A Cluster-Randomized Evaluation of the SuperShelf Intervention in Choice-Based Food Pantries

Caitlin E. Caspi, Maria F. Gombi-Vaca, Christina Bliss Barsness, Nora Gordon, Marna Canterbury, Hikaru Hanawa Peterson, Julian Wolfson, Rebekah Pratt

Research output: Contribution to journalArticlepeer-review

2 Scopus citations


Background: Interventions in food pantry settings have the potential to improve health among clients at risk of diet-related disease. Purpose: This study evaluates whether a cluster-randomized, behavioral intervention in food pantries resulted in improved client outcomes. Methods: Sixteen Minnesota food pantries were randomized to an intervention (n = 8) or control condition (n = 8). The intervention offered pantries technical assistance to improve healthy food supply and implement behavioral economics strategies to promote healthy food selection. A convenience sample of adult clients were enrolled (paired sample, 158 intervention, 159 control) and followed for 1 year. Additional clients were enrolled at follow-up to assess food selection (follow-up sample, 85 intervention, 102 control). Analysis was limited to data from 11 pantries (5 intervention, 6 control) due to COVID-19. Outcome measures included Healthy Eating Index-2015 (HEI-2015) total and subcomponent scores for 24-hr dietary recalls and client cart selections, and Life's Simple 7 (LS7) total and subcomponent scores. Multilevel mixed-effects models tested whether client outcomes differed by intervention condition. Results: In adjusted models, there were no statistically significant differences by intervention condition in HEI-2015 or LS7 scores. Clients in intervention food pantries had improved Refined Grain subcomponent scores (p =. 004); clients in control pantries had worsened Saturated Fat subcomponents scores (p =. 019) and improved physical activity scores (p =. 007). Conclusions: The intervention did not result in improved diet quality or cardiovascular health as measured by HEI-2015 or LS7. Coordinated efforts across settings are needed to address health risks facing this population.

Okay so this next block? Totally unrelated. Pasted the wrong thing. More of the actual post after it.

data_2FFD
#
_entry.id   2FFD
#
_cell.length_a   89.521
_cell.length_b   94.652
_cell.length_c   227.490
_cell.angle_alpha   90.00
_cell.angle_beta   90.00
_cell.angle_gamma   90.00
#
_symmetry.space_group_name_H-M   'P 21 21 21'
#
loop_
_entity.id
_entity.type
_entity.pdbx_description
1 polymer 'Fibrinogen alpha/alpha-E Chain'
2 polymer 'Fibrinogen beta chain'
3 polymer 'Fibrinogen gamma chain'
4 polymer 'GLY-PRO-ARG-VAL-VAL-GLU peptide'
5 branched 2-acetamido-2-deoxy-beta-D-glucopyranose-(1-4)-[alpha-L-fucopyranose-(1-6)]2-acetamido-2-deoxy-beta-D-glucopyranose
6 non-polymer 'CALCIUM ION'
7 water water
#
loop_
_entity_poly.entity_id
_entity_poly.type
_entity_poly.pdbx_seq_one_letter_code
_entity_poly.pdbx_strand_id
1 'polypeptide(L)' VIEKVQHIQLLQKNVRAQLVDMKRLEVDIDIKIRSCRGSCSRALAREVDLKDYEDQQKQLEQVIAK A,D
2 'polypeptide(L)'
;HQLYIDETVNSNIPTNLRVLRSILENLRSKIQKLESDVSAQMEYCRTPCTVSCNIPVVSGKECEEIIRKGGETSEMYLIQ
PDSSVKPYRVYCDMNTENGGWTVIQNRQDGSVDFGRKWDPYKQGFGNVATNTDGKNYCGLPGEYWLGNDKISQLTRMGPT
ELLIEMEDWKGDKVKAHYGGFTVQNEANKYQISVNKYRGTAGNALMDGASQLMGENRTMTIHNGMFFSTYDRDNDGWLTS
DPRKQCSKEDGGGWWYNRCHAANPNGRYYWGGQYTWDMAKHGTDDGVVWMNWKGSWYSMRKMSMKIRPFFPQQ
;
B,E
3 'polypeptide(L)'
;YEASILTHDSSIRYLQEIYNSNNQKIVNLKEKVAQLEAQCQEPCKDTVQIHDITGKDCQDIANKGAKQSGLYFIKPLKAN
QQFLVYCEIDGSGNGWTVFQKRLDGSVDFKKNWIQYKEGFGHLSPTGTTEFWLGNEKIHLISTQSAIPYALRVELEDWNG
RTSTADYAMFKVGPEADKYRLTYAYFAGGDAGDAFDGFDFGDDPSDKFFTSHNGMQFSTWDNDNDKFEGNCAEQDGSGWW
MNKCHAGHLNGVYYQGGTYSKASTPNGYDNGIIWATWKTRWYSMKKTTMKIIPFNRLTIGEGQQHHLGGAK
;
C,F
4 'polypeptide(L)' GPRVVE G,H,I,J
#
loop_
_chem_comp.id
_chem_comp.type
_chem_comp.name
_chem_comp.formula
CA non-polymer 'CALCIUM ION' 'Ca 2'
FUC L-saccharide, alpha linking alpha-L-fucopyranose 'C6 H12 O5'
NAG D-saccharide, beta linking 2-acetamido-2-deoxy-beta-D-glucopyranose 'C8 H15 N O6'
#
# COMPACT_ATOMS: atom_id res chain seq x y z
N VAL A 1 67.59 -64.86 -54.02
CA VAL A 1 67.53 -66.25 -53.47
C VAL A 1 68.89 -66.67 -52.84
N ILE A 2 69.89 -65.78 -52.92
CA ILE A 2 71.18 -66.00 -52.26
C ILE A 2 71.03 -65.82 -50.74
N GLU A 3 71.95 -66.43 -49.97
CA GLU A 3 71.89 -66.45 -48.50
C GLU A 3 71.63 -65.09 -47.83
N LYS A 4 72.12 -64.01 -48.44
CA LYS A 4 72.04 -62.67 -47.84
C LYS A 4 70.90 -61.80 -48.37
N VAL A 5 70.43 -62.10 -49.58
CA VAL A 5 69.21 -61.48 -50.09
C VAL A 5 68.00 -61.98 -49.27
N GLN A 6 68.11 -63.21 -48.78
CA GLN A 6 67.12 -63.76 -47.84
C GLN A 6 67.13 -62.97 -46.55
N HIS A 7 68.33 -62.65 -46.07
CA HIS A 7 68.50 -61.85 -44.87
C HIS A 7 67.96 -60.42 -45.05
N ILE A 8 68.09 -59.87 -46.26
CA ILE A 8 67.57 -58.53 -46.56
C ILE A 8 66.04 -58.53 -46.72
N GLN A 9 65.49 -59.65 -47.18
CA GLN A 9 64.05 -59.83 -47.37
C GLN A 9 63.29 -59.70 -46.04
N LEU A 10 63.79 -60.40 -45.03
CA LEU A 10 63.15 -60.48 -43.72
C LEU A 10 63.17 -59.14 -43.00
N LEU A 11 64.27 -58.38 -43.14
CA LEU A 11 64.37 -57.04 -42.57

Original languageEnglish (US)
Pages (from-to)100-110
Number of pages11
JournalAnnals of Behavioral Medicine
Issue number2
StatePublished - Feb 1 2024

Bibliographical note

Publisher Copyright:
© 2023 Society of Behavioral Medicine. All rights reserved.


  • Behavioral economics
  • Food pantries
  • Healthy Eating Index
  • Intervention

PubMed: MeSH publication types

  • Randomized Controlled Trial
  • Journal Article
  • Research Support, N.I.H., Extramural


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